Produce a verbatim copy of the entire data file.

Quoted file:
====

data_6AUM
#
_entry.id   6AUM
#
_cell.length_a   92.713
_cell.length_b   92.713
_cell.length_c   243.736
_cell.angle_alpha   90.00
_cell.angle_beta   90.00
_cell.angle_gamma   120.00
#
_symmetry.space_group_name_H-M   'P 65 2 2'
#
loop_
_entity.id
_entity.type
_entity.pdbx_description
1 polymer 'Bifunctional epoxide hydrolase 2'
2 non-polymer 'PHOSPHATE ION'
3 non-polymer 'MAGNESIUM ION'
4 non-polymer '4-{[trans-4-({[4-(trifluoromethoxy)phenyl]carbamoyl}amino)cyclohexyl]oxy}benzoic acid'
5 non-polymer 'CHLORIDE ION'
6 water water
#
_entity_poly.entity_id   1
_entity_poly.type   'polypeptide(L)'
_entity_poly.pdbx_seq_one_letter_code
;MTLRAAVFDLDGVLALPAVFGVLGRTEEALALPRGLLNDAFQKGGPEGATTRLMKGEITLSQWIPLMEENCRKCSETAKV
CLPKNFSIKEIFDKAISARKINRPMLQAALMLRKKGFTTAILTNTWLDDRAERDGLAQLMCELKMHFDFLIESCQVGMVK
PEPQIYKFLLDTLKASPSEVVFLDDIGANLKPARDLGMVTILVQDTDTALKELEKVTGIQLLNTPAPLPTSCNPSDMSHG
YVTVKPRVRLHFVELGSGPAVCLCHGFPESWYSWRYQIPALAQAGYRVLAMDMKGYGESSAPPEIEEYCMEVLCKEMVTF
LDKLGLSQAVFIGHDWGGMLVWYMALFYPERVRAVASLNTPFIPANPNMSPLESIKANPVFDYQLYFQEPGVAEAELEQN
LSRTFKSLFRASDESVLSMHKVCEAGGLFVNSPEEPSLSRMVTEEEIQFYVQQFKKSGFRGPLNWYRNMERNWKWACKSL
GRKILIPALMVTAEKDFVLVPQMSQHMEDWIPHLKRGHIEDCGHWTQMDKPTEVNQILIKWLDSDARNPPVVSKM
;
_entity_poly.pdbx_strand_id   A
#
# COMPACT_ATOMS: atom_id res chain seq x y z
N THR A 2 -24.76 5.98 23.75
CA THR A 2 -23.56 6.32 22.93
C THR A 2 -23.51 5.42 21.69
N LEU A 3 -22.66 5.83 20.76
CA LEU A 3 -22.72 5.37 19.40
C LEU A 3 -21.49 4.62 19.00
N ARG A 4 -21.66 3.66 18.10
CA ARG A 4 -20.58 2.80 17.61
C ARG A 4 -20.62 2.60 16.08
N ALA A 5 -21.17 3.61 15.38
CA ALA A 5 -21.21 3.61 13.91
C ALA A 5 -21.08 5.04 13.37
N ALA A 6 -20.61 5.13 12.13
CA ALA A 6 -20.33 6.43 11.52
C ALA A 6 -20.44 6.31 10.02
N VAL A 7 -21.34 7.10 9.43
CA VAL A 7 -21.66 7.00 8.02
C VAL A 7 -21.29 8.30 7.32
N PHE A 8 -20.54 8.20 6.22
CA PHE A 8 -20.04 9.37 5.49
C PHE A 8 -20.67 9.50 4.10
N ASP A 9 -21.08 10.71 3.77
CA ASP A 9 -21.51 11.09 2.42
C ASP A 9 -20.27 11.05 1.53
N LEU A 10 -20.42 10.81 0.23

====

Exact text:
data_6AUM
#
_entry.id   6AUM
#
_cell.length_a   92.713
_cell.length_b   92.713
_cell.length_c   243.736
_cell.angle_alpha   90.00
_cell.angle_beta   90.00
_cell.angle_gamma   120.00
#
_symmetry.space_group_name_H-M   'P 65 2 2'
#
loop_
_entity.id
_entity.type
_entity.pdbx_description
1 polymer 'Bifunctional epoxide hydrolase 2'
2 non-polymer 'PHOSPHATE ION'
3 non-polymer 'MAGNESIUM ION'
4 non-polymer '4-{[trans-4-({[4-(trifluoromethoxy)phenyl]carbamoyl}amino)cyclohexyl]oxy}benzoic acid'
5 non-polymer 'CHLORIDE ION'
6 water water
#
_entity_poly.entity_id   1
_entity_poly.type   'polypeptide(L)'
_entity_poly.pdbx_seq_one_letter_code
;MTLRAAVFDLDGVLALPAVFGVLGRTEEALALPRGLLNDAFQKGGPEGATTRLMKGEITLSQWIPLMEENCRKCSETAKV
CLPKNFSIKEIFDKAISARKINRPMLQAALMLRKKGFTTAILTNTWLDDRAERDGLAQLMCELKMHFDFLIESCQVGMVK
PEPQIYKFLLDTLKASPSEVVFLDDIGANLKPARDLGMVTILVQDTDTALKELEKVTGIQLLNTPAPLPTSCNPSDMSHG
YVTVKPRVRLHFVELGSGPAVCLCHGFPESWYSWRYQIPALAQAGYRVLAMDMKGYGESSAPPEIEEYCMEVLCKEMVTF
LDKLGLSQAVFIGHDWGGMLVWYMALFYPERVRAVASLNTPFIPANPNMSPLESIKANPVFDYQLYFQEPGVAEAELEQN
LSRTFKSLFRASDESVLSMHKVCEAGGLFVNSPEEPSLSRMVTEEEIQFYVQQFKKSGFRGPLNWYRNMERNWKWACKSL
GRKILIPALMVTAEKDFVLVPQMSQHMEDWIPHLKRGHIEDCGHWTQMDKPTEVNQILIKWLDSDARNPPVVSKM
;
_entity_poly.pdbx_strand_id   A
#
# COMPACT_ATOMS: atom_id res chain seq x y z
N THR A 2 -24.76 5.98 23.75
CA THR A 2 -23.56 6.32 22.93
C THR A 2 -23.51 5.42 21.69
N LEU A 3 -22.66 5.83 20.76
CA LEU A 3 -22.72 5.37 19.40
C LEU A 3 -21.49 4.62 19.00
N ARG A 4 -21.66 3.66 18.10
CA ARG A 4 -20.58 2.80 17.61
C ARG A 4 -20.62 2.60 16.08
N ALA A 5 -21.17 3.61 15.38
CA ALA A 5 -21.21 3.61 13.91
C ALA A 5 -21.08 5.04 13.37
N ALA A 6 -20.61 5.13 12.13
CA ALA A 6 -20.33 6.43 11.52
C ALA A 6 -20.44 6.31 10.02
N VAL A 7 -21.34 7.10 9.43
CA VAL A 7 -21.66 7.00 8.02
C VAL A 7 -21.29 8.30 7.32
N PHE A 8 -20.54 8.20 6.22
CA PHE A 8 -20.04 9.37 5.49
C PHE A 8 -20.67 9.50 4.10
N ASP A 9 -21.08 10.71 3.77
CA ASP A 9 -21.51 11.09 2.42
C ASP A 9 -20.27 11.05 1.53
N LEU A 10 -20.42 10.81 0.23